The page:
How To Sleep Better In Midlife And Beyond

By Rachel Lankester, founder of the Magnificent Midlife Movement 

It can be really hard getting a good night’s sleep in midlife! There are so many things to potentially keep us awake aren’t there! Not to mention the merry dance our hormones can take us on in the perimenopausal years. How to sleep better at this time of life?

Summer time seems to be particularly tricky, when the heat kicks in to add to our already overly hot body temperature! Open windows anyone? Getting sweaty takes on a whole other meaning, huh!

how to sleep better

I’m lucky to never have had really bad hot flashes or night sweats. That all changes if I’ve had an alcoholic beverage or two though. I can often wake up and feel that overwhelming heat rising from my chest and enveloping my head. Then I can get quickly hot and sticky!

And I’ve talked to many women who really suffer with night sweats and sleepless nights. And especially when it’s hot in general.

Getting the right bedding is really important as is ventilation. It may be that you need to sleep alone for a while if that is an option and your disturbed sleep is disturbing our sleep partner too. 

Apart from getting the bedding right, what else can we do to help ourselves get a good night’s sleep? I recently did a whole workshop on sleep for the Magnificent Midlife Membership Program and I learnt a lot!

Here are some more tips to help you get more good quality shuteye:

1.Prioritize it

Work out how much you need and make it a priority. If you need to get up at 7 and you want 8 hours, you need to go to sleep by 11 at the latest and probably earlier to allow yourself drift off time. You’ll need to factor in an hour for wind-down time too. Think about the bedtime routine we use with babies to get to sleep. We need that too! So cut back on screen time and electronic lights in the bedroom before bed. Turn down the lights. Watch a bit less TV late at night.

2.Cut back on the things that keep you awake

Cut back on caffeine, sugar and alcohol as these are known to keep us awake. You may think that glass of wine helps you to wind down, but when the sugar kicks in later on, you may wake up and struggle to get back to sleep again. Similarly don’t eat late. Keep the bedroom dark and quiet. Use earplugs and an eye mask if this helps you get to and stay asleep. Some people believe electronics can interfere with sleep so try keeping those out of the bedroom.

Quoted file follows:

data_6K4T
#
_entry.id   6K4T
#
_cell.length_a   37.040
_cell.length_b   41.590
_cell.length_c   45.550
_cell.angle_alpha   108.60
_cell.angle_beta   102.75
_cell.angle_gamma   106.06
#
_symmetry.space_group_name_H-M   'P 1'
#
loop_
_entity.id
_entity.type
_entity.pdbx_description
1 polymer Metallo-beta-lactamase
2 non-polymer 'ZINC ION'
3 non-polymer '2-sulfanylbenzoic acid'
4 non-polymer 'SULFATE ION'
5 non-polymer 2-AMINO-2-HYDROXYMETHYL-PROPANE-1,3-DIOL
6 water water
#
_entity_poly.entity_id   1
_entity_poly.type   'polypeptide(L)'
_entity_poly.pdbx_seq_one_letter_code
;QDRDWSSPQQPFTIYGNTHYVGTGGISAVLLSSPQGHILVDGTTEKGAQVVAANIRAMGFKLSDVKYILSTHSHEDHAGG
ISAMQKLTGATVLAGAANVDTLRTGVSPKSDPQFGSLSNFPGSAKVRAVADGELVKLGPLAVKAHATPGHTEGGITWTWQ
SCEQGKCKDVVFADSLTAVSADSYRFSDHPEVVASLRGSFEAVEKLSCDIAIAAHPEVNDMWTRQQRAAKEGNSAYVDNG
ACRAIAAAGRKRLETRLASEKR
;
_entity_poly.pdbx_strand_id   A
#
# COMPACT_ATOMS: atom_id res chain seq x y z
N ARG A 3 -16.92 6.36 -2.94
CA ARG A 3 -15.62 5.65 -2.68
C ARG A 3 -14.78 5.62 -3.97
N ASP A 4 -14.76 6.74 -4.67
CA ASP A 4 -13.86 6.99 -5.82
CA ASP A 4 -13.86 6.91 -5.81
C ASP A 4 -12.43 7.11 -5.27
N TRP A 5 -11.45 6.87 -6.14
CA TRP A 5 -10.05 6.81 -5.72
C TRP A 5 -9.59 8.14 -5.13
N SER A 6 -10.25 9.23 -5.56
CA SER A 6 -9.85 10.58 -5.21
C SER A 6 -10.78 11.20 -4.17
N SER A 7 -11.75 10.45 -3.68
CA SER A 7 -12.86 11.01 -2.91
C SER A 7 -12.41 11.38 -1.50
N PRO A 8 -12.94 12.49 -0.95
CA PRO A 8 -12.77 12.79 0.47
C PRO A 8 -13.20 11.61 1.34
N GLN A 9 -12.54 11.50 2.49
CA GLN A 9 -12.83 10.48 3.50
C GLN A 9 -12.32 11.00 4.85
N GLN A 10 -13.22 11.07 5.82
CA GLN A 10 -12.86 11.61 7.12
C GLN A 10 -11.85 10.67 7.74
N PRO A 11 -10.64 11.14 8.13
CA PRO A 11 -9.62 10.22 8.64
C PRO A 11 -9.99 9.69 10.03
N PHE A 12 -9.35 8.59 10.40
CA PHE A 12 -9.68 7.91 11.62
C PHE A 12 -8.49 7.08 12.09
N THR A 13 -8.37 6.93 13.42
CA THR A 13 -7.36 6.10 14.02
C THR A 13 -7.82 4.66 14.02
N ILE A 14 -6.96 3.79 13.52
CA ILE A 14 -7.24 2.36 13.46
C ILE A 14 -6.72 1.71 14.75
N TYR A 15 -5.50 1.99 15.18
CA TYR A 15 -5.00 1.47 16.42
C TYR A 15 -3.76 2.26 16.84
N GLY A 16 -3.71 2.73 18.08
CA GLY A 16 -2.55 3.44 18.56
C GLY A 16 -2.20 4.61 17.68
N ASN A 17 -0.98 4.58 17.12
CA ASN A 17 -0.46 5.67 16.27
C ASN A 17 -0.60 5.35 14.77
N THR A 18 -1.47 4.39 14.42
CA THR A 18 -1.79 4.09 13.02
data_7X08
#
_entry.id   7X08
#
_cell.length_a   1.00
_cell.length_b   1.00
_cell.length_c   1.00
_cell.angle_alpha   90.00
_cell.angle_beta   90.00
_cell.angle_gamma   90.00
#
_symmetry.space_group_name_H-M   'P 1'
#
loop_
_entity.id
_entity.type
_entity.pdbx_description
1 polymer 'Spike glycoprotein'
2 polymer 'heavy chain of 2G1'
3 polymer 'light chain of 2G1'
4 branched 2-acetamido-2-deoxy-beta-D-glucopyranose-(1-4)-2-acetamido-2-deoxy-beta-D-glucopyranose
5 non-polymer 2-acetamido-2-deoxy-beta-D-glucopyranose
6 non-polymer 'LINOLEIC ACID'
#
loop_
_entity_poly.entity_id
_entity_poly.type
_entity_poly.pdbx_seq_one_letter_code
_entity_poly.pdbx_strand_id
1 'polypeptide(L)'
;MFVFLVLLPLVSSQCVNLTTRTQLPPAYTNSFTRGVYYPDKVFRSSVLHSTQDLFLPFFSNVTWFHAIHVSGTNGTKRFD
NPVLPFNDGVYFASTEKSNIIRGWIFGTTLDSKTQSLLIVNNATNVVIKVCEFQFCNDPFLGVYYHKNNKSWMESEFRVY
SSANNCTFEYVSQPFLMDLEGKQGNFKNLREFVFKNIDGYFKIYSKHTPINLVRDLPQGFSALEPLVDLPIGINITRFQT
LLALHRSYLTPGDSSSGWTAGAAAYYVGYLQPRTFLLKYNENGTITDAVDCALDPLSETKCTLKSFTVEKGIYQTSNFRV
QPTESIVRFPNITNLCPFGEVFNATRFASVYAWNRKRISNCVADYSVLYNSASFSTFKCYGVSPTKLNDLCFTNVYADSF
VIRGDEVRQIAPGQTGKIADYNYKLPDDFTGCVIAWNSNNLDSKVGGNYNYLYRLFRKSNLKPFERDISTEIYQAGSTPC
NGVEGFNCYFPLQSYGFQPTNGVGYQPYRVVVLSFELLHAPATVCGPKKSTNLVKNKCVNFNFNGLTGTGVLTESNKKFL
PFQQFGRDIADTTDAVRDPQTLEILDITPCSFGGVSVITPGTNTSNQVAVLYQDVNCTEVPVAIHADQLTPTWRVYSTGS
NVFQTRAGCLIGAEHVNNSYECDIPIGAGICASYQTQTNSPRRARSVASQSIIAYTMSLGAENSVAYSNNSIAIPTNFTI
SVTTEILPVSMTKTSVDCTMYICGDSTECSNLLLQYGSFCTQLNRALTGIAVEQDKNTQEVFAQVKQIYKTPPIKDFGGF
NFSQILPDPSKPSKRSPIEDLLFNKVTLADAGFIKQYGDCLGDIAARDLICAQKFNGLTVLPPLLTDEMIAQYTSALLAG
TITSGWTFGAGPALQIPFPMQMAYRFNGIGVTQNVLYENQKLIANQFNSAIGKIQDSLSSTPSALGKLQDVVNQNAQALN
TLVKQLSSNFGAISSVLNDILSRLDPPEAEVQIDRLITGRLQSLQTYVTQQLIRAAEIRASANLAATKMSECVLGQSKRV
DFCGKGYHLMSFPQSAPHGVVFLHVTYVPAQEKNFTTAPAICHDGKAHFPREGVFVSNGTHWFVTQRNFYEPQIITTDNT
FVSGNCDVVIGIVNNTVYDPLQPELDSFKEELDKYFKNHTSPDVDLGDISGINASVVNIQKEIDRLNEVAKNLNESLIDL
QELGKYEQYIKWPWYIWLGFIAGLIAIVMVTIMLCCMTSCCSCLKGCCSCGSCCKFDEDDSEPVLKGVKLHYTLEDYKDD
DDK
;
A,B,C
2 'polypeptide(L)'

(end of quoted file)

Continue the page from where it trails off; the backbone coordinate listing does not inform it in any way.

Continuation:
3.Create strong boundaries around sleep

Carve out the time you need for sleep. If you can’t sleep next to a snoring partner and have an alternative place, use it. Your quality and quantity of sleep are of paramount importance. It is seriously bad for your health to not get enough rest. You can tell your partner I said so! Also when it’s sleep time, focus on sleep. Even if you’re lying awake, try to stay in bed resting. Don’t get up and do other stuff. Set boundaries for what you allow yourself to think about too. If you’re ruminating on stuff, tell yourself not to. Say to yourself, “this is not the time to be thinking about that” and try to think about sleep. This is the basics of trying to be more mindful about sleep time.

how to sleep better

4.Try a little meditation

If you’re really stuck, try listening to a meditation on a free app like Insight Timer, but don’t get sucked into checking your phone while you’re doing that! If you’re lying awake, use the time to meditate in bed and you’ll hopefully drift off as you clear your mind – that’s a top tip from Arianna Huffington.

Another thing to try is tapping. This is a new one for me but a woman who’d been through a surgical menopause with no HRT absolutely swears by the sleep tapping meditations on The Tapping Solution app. She doesn’t care if it’s just a placebo effect. It works and that’s all that matters! I’ve been trying it too recently in an effort to deepen my sleep and I’m finding it very helpful.

Difficulty sleeping is very common in the perimenopause/menopause years. You can read more about getting your hormones naturally in balance to support good sleep here. If insomnia becomes a big issue though, and you are post-menopause, don’t assume this is normal and how life is going to be. It’s not. Get help from an insomnia specialist to deal with it as there may well be deeper issues impacting your sleep. Don’t suffer when it can be fixed with help.

I hope you get the rest you need, while the heat is on and when it’s cool!

You may also like: Fighting Insomnia – How To Sleep Well

how to sleep better

Rachel Lankester is founder of the Magnificent Midlife Movement, host of the Magnificent Midlife Podcast, a midlife mentor and editor of the Mutton Club online magazine. After an initially devastating early menopause at 41, she dedicated herself to helping women vibrantly transition through the sometimes messy middle of life, helping them cope better with menopause and ageing in general, and create magnificent next chapters. She’s been featured in/on BBC Woman’s Hour, The Huffington Post, Thrive Global, Authority Magazine, The Age Buster, Woman’s Weekly, Prima Magazine, eShe, Tatler HK and Woman’s Own amongst others. She believes we just get better with age.

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